The Separation Problem, originally posed by K. Bezdek in , asks for the minimum number s(O, K) of hyperplanes needed to strictly separate an interior point O in a convex body K from all faces of K. It is conjectured that s(O, K) ≦ 2d in d-dimensional Euclidean space. We prove this conjecture for the class of all totally-sewn neighbourly 4-dimensional polytopes.
After summarising the techniques available generally in analytical chemistry for the separation and pre-concentration of trace
elements, reasons are given why some of these procedures have achieved greater prominence in particular radiochemical separations.
Examples of contemporary practice and current trends in a wide variety of radiochemical separation problems are then illustrated
by reference to papers that have appeared in recent literature.
The objective of this paper is to report a new procedure for separation of complex mixtures by combining different modes of multidimensional planar chromatography on silica plates. Initially the complex mixture was separated into five groups of compounds. Mobile phases for separation of these different groups were then optimized by regarding each group as an individual separation problem. By use of this new procedure 22 compounds from a complex mixture were separated on 10 cm × 10 cm TLC and HPLC plates.
Four chromatographic support materials from the production of GDR firms, one polytetrafluoroethylene support from USSR, polytrifluorochlorethylene
and Hyflo-Super-Cel were investigated for suitability under conditions of separation of uranium from other constituents of
irradiated uranium fuel solutions with tributylphosphate as an extracting agent. Among the supports there is a new material
developed in GDR on the basis of polytetrafluoroethylene with some favorable properties. The experimental results are discussed
in connection with the problem of comparison criteria for columns with supports differing in chemical nature, particle size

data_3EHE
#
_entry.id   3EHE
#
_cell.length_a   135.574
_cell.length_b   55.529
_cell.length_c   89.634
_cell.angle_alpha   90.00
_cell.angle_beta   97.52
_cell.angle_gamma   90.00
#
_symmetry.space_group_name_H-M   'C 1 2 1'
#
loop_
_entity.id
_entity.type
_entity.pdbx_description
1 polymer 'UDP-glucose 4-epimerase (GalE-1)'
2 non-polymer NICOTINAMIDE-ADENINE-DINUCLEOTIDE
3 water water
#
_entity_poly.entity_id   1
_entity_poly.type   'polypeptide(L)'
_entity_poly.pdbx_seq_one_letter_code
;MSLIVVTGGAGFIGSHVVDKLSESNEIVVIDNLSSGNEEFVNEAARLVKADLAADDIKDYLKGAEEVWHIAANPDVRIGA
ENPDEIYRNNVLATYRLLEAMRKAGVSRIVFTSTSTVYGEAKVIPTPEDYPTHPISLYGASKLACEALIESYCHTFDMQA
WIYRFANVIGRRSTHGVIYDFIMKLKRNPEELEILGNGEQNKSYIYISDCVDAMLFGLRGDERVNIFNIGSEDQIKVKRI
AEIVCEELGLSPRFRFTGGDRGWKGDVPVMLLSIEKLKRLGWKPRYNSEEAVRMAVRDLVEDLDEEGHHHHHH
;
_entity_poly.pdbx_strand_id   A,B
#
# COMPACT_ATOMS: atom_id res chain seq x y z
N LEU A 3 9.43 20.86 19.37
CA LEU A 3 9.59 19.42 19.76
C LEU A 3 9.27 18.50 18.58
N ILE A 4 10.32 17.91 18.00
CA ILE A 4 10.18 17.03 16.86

and other parameters. Reduced plate height and velocity were used to arrange experiments under comparable conditions. The
results indicate the fluorocontaining supports to be the most suitable ones from the investigated materials for the considered
Authors:Long Han, Deepak Doraiswamy and Rakesh K. Gupta
Light emitting devices containing conjugated polymers are conveniently fabricated using ink-jet printing. A common problem in the processing of these materials is that the Newtonian viscosity of the polymer solution is not sufficient to describe the jetting performance because the molecular weights and concentrations employed are such that the resulting solutions are elastic. These differences in fluid elasticity levels cannot be measured using traditional techniques like dynamic mechanical experiments or the first normal stress difference in shear, but strongly impact the jetting behavior of the liquid. In this study, a variety of polystyrene solutions in DECALIN having a shear viscosity of ~5 mPa s but different elasticity levels were examined for their jetting behavior. The jetting behavior of these solutions was studied visually using drop-on-demand jetting equipment and their rheology was characterized using a custom extensional rheometer designed for measuring the elasticity of such low viscosity liquids. If elasticity effects are absent as in Newtonian liquids (corresponding to a Trouton ratio of 3) satellite drops are formed resulting in loss of liquid and poor positioning. On the other hand, if elasticity effects are very large (Trouton ratios ≫4) separation problems occur at the nozzle with undesirable “tailing.” The optimum range for stable, efficient jetting occurs at Trouton ratios in a narrow band between 3 and ~5. A very slight degree of elasticity corresponding to a Trouton Ratio around four thus seems to be optimum for the jetting process. This appears to be the first time that such a design criterion has been outlined for this process. Such an approach complements thermal techniques for elucidating the role of molecular and flow properties on the processing behavior of polymeric systems.